2014 marks the 50th anniversary of President Lyndon Johnson’s “unconditional war on poverty.” Economists and politicians often say that the best way to improve our economy is to grow the population because that creates more consumers and therefore more demand for goods and services including construction of new homes.
It turns out, however, that growing the population doesn’t decrease poverty. This is well-documented in the recently added sixteenth indicator for the world precedent setting “What is an Optimal/Sustainable Population for Vermont?” report which can be read at www.vspop.org. The indicator shows that even though Vermont’s population has increased by a huge 50% since the War on Poverty began in 1964 the poverty level hasn’t decreased at all but has remained approximately the same at 12%.
While there are several ways to measure economic well-being including GDP and median income adjusted for inflation, poverty is the most important measure because as Aristotle said, “The greatest measure of a society is the way it treats its weakest members.” The signs of poverty are all around us including the increase in people staying in homeless shelters, the number of Vermonters on food stamps – which in June of 2013 was at a record high level of over 100,000 or one out of every six persons – the growing demand in local food shelves, people with signs begging for money, and deteriorated homes in our cities, villages, and countryside.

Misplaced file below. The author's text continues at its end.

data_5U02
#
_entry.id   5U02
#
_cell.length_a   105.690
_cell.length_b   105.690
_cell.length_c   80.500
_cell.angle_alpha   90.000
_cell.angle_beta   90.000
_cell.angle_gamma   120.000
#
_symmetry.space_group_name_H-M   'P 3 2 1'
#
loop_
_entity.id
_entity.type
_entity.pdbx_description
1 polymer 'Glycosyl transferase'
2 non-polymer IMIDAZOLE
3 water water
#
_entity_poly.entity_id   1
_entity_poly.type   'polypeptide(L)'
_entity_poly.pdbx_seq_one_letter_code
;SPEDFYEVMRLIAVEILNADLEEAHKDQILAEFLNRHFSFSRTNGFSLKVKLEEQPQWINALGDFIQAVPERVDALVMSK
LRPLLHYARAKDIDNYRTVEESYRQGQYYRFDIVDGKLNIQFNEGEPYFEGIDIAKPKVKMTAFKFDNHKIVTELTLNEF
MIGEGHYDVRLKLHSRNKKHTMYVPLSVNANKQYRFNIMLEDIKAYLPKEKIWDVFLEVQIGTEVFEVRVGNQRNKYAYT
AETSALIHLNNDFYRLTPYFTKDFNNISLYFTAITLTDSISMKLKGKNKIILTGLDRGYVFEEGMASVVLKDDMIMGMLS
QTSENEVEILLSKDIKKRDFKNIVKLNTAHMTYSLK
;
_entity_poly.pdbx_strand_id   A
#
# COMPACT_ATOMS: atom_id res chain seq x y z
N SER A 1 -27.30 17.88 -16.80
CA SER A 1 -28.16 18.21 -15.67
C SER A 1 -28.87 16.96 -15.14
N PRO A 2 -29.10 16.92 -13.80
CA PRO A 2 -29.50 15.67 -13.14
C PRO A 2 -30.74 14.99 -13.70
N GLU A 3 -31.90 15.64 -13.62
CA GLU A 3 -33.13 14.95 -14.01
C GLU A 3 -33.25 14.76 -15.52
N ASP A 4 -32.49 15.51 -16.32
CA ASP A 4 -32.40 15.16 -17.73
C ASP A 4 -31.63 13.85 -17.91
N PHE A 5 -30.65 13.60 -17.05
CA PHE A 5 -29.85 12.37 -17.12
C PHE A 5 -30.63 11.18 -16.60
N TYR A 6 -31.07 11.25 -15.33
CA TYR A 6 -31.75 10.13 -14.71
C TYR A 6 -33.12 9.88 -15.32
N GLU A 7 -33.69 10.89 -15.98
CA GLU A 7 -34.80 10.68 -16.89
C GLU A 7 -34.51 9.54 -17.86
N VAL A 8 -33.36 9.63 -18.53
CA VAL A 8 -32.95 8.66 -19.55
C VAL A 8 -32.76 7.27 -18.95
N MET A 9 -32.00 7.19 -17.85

A growth forever culture with finite resources has been proven to be bad for the environment and long-term sustainability. It is also not good for the overall economic well being of people.
George Plumb, Executive Director
Vermonters for Sustainable Population